Times and Places


Teaching Assistant


There is no textbook.

If you absolutely feel the need for a book, the textbook being used by the other section of this course is Degroot and Schervish, Probability and Statistics 4th edition, Addison-Wesley Publishing, 2011 (ISBN: 0321500466). It is not required and will not be used at all.

Somewhat more relevant, but not required either are some old course notes from years ago.

The course will follow the material presented in class, found in the slides section of the navigation on each web page.

About the Course

Don't Get Lost

Ask questions in class. If something isn't clear to you, it probably isn't clear to others either. Most questions arise because the instructor hasn't made a connection clear or has inadvertently left out an important point. Your question gives the instructor a chance to explain more clearly.

If you have difficulty with problems, ask for help from the instructor or TA. Don't wait until just before the exam (or worse just after) to ask for help. By then it may be too late.


The material covered by the exams will stated in class and are on the Material Covered page.

Exams will be in-class except for UNITE students. UNITE students must take the exams at the same time as in-class students. Proctoring will be arranged by UNITE.

Materials you are allowed to use on an exam are stated on the exam form. You will be allowed to use handouts on Greek letters and on Brand Name Distributions. You are also allowed a cheat sheet consisting of one 8 1/2 by 11 sheet of paper for each midterm on which you may write anything (both sides), and three 8 1/2 by 11 sheets of paper (again anything on both sides) for the final exam. You may not use anything else.

You may use a calculator, but shouldn't need one for most problems.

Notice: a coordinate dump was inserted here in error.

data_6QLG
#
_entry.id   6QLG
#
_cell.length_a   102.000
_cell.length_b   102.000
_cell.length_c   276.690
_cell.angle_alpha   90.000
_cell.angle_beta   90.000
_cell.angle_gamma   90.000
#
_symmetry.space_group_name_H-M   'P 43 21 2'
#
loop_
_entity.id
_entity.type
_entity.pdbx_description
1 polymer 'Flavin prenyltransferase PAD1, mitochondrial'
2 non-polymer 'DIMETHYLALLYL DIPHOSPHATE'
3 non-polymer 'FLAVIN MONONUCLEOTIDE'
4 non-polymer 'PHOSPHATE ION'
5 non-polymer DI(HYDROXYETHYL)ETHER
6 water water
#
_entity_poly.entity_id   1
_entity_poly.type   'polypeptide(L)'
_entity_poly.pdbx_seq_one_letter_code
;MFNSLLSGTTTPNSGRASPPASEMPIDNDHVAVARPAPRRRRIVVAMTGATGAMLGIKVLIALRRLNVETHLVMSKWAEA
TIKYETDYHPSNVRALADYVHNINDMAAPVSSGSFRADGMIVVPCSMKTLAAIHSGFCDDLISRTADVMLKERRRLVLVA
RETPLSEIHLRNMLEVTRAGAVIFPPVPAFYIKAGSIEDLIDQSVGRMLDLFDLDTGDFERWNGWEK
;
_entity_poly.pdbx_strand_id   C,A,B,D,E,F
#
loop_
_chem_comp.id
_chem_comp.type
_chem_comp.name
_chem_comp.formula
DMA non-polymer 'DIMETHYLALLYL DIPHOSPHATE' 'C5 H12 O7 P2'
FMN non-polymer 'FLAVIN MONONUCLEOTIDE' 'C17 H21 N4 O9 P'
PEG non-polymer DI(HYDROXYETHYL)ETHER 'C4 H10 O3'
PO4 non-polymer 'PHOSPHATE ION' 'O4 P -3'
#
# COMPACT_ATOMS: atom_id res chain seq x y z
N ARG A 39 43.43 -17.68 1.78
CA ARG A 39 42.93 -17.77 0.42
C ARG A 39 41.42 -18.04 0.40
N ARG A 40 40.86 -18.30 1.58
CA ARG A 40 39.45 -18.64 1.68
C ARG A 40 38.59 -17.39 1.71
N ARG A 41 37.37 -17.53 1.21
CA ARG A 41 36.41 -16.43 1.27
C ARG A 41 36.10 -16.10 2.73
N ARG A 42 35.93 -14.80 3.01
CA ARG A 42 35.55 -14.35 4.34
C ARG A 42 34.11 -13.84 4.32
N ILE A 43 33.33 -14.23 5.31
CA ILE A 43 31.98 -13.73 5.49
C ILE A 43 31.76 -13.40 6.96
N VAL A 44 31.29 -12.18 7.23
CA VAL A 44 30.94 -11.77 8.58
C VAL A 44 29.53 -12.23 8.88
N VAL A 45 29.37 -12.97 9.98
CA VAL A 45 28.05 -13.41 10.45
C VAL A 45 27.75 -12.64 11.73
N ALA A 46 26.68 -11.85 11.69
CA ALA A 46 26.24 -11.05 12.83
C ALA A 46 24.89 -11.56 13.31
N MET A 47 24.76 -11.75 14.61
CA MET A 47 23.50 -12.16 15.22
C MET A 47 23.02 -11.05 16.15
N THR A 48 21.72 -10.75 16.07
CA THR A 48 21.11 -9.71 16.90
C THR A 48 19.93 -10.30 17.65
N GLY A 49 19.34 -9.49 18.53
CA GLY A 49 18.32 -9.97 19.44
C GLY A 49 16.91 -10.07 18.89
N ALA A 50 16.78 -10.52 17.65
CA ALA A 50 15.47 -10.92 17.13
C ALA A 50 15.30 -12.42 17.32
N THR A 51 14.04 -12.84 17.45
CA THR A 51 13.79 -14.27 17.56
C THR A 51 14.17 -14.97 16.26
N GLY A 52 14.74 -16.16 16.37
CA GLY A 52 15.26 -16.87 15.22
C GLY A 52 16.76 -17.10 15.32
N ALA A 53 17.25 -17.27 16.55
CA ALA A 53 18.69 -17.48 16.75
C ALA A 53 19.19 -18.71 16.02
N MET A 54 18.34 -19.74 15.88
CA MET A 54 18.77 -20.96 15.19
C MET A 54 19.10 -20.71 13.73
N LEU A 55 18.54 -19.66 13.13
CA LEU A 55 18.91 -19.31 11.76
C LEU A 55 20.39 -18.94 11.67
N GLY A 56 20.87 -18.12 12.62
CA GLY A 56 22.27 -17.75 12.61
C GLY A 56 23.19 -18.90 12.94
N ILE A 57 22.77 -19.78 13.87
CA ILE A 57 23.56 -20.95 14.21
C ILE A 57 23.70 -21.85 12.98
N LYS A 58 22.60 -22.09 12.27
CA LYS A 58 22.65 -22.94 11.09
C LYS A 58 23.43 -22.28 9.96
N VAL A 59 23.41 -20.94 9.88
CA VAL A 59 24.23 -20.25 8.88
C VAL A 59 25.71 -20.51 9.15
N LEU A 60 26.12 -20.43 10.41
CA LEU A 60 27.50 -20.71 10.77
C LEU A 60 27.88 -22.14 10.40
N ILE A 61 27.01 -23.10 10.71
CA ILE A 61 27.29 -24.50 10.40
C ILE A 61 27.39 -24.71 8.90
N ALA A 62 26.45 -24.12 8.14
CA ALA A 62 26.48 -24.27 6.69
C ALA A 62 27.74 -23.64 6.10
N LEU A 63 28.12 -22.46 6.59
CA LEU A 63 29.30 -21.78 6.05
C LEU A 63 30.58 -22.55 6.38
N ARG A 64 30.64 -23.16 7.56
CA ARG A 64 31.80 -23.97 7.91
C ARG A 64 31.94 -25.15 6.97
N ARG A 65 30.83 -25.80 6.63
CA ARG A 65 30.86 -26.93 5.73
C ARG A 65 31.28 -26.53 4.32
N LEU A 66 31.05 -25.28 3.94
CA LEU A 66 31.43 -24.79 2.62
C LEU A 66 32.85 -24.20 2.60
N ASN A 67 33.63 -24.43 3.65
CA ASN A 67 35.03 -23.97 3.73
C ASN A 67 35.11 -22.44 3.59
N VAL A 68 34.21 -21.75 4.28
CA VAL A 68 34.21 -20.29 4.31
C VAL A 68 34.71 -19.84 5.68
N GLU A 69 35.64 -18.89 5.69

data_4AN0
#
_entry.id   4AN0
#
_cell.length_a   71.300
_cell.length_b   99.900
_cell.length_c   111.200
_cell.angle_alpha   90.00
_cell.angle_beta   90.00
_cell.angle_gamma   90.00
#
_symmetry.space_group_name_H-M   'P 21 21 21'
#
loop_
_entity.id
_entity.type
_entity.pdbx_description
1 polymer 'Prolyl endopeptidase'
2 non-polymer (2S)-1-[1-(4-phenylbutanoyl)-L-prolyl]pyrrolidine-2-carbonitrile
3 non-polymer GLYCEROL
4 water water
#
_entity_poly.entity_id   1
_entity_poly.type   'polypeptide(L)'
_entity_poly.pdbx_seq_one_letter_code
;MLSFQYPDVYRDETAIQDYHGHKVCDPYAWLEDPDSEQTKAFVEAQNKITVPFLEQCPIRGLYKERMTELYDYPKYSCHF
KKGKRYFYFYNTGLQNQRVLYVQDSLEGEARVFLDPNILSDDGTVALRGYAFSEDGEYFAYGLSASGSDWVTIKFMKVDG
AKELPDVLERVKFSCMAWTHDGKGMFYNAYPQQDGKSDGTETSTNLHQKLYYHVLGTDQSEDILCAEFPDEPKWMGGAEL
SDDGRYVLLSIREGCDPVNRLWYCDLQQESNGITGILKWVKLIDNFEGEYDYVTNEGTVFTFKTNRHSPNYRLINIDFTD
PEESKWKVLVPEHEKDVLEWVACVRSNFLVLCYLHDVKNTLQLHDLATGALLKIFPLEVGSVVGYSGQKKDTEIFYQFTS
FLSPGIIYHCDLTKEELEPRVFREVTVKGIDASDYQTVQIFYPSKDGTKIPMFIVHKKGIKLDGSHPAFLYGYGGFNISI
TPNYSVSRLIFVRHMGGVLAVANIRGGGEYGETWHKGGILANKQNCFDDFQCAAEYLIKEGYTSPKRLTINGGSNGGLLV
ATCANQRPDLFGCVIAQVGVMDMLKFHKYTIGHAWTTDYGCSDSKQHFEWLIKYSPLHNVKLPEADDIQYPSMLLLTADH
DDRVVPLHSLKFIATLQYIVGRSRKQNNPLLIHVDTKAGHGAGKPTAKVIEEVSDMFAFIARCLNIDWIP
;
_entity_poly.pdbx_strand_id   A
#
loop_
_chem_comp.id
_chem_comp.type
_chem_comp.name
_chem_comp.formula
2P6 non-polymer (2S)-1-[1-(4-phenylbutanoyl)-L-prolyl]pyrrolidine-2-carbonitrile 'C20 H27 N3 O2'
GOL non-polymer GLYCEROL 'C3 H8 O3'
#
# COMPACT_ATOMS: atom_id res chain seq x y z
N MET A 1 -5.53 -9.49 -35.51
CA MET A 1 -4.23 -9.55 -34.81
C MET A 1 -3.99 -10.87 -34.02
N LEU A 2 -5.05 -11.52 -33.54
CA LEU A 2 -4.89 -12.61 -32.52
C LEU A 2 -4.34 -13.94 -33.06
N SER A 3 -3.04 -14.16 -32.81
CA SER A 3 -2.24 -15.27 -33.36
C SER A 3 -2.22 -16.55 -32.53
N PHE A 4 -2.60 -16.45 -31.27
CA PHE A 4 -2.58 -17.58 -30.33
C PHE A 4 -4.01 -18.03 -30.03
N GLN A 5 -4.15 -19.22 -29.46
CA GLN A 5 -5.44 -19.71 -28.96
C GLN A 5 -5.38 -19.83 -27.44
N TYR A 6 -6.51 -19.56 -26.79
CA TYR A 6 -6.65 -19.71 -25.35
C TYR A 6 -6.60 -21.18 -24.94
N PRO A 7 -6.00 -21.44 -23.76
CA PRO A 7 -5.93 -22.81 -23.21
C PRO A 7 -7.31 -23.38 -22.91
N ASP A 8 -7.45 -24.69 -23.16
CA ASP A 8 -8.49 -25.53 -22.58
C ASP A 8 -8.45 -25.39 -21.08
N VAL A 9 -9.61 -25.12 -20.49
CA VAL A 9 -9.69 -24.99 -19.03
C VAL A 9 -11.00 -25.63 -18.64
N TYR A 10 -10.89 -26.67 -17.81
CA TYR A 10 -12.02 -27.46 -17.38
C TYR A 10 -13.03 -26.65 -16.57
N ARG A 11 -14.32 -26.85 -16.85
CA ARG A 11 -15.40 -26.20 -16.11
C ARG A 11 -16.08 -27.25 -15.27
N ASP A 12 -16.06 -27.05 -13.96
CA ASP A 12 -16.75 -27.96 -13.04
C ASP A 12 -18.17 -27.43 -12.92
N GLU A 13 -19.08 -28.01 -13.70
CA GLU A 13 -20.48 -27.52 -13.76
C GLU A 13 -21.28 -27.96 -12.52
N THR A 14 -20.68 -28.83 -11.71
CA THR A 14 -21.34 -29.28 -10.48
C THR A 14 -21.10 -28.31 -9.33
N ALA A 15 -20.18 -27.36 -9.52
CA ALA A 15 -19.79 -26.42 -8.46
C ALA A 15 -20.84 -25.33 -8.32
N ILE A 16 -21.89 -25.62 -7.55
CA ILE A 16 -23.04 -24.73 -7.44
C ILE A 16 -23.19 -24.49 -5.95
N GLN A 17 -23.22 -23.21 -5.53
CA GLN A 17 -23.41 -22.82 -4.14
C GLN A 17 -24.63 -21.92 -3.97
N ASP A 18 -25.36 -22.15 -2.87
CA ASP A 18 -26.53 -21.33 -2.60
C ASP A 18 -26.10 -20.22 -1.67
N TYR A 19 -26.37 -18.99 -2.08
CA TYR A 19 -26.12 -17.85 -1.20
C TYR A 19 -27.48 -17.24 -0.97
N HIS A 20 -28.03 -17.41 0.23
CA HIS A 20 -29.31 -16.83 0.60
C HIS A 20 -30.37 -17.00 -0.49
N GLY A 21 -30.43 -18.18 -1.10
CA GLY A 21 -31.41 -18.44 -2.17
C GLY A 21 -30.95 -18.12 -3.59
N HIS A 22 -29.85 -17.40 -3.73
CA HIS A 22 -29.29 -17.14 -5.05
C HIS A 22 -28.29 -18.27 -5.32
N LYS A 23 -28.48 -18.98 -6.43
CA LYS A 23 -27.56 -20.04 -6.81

You may not obtain help from any person, computer application or service other than material on the course web page or your own notes. In particular, you are not allowed to use Mathematica or other computer algebra system, including the Wolfram Alpha web site.

Missed Exams or Homework

Students will not be penalized for absence during the semester due to unavoidable or legitimate circumstances. Such circumstances include verified illness, participation in intercollegiate athletic events, subpoenas, jury duty, military service, bereavement, and religious observances. Such circumstances do not include voting in local, state, or national elections. For complete information, please see: http://policy.umn.edu/education/makeupwork.

If you must miss an exam, make arrangements in advance. If you cannot hand in homework on time (as stated in the Homework Section below), make arrangements in advance. Talk to the instructor before or after class or during office hours to make arrangements. If you find you will miss an exam without having made arrangements, call the instructor (612-625-8511) or, if he is not in, call the department office (612-625-8046) and leave a message. Do this before the time of the exam.


University and department policy is that I grades are used only when there is a small amount of unfinished work that the student can complete on his or her own before the end of the following semester, when there was a legitimate excuse why the work could not be done on time, and when arrangements have been made with the instructor as to when the work will be done. I grades are not given when there is a large amount of work undone and the student would need to attend the class in the next semester to learn the material.